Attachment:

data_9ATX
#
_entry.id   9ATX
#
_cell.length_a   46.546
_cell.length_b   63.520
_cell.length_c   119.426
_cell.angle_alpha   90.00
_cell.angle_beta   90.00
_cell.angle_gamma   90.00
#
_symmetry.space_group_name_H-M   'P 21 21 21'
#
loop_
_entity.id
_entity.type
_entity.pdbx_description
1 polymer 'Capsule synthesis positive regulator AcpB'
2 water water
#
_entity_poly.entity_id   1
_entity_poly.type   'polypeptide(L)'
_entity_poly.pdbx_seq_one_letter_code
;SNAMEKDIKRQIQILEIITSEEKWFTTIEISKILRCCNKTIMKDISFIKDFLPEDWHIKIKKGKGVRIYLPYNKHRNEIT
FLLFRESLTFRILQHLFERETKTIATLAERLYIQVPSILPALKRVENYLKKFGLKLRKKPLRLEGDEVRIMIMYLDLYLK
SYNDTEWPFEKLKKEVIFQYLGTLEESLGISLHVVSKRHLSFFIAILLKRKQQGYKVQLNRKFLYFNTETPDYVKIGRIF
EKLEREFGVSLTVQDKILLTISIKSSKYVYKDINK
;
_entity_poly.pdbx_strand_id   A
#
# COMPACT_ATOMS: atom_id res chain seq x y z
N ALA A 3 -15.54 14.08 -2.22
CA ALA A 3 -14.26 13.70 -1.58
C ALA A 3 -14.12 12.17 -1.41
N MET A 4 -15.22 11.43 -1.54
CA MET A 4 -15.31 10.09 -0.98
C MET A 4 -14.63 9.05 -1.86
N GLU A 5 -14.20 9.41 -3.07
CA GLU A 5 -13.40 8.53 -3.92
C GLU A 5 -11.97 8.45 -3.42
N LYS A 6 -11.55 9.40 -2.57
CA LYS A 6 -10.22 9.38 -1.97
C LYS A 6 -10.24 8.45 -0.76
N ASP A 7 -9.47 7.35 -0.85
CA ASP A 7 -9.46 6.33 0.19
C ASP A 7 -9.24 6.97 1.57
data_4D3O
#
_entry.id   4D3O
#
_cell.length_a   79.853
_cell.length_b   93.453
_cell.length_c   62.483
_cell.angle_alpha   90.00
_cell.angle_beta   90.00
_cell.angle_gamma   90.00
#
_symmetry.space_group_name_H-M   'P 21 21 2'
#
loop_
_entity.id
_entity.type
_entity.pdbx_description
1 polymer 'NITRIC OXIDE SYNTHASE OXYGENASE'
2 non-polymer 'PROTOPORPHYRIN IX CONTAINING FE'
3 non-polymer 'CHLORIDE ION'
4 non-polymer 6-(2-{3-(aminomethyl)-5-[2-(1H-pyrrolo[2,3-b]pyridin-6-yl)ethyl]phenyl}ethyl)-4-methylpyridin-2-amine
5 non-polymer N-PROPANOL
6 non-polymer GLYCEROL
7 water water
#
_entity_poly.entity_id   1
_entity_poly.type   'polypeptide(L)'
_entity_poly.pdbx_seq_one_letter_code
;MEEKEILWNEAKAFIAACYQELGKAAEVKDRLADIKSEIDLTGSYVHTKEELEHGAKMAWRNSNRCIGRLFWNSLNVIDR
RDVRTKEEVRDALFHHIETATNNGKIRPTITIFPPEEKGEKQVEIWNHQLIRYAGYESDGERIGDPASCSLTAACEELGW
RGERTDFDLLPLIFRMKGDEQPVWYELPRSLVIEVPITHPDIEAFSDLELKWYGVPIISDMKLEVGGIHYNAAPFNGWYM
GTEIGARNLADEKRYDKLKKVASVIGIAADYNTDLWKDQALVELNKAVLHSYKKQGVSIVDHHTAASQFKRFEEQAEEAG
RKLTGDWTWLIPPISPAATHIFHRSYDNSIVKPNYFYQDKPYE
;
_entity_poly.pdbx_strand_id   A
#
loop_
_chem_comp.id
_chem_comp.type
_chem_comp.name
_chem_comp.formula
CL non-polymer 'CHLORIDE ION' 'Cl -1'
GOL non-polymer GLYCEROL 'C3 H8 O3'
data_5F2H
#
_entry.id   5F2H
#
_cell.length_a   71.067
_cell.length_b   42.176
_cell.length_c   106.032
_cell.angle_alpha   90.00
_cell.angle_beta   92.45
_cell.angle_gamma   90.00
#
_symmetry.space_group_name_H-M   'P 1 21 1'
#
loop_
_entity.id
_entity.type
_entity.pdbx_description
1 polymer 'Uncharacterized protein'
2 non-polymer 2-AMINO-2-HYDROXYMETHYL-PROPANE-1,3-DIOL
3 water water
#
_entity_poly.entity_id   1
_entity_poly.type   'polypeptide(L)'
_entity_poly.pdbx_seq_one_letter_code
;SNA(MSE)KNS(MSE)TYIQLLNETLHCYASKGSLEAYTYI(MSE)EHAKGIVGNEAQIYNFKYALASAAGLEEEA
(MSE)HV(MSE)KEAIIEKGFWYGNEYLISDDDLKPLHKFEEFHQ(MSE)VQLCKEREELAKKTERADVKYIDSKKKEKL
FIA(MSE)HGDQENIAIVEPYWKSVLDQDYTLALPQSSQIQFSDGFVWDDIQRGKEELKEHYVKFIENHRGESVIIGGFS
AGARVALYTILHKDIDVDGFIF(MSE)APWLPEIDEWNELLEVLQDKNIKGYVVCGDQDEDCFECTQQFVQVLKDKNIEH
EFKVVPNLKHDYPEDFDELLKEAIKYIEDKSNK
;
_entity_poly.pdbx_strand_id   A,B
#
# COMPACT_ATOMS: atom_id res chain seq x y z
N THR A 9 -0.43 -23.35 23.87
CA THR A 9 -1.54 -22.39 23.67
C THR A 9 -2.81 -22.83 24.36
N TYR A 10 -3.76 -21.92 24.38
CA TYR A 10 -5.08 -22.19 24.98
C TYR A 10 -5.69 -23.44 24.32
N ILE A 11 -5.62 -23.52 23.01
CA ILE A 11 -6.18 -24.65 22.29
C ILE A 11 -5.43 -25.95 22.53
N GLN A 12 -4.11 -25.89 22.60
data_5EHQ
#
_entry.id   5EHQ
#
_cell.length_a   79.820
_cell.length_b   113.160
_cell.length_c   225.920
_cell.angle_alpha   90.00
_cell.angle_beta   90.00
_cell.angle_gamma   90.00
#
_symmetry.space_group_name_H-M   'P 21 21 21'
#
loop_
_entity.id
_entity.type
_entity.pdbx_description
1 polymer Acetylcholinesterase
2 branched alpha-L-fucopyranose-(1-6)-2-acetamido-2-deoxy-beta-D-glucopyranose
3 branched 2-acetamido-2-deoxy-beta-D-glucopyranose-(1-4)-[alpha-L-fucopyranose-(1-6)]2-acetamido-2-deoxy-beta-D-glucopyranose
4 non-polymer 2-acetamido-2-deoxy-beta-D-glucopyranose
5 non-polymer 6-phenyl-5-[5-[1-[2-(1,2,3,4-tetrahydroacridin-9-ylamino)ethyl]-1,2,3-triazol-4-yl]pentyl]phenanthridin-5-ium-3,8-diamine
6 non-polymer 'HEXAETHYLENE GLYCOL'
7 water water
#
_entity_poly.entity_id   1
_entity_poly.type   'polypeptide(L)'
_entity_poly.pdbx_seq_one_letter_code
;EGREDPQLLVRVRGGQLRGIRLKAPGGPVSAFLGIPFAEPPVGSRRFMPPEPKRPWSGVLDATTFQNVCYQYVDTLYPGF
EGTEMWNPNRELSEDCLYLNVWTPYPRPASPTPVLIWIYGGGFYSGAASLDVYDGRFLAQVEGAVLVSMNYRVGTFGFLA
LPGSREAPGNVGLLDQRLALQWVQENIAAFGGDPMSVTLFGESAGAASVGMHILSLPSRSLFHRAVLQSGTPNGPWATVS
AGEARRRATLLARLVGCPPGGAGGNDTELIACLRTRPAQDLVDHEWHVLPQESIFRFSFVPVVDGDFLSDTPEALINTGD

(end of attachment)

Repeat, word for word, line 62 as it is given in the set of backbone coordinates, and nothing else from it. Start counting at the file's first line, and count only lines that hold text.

_entity.type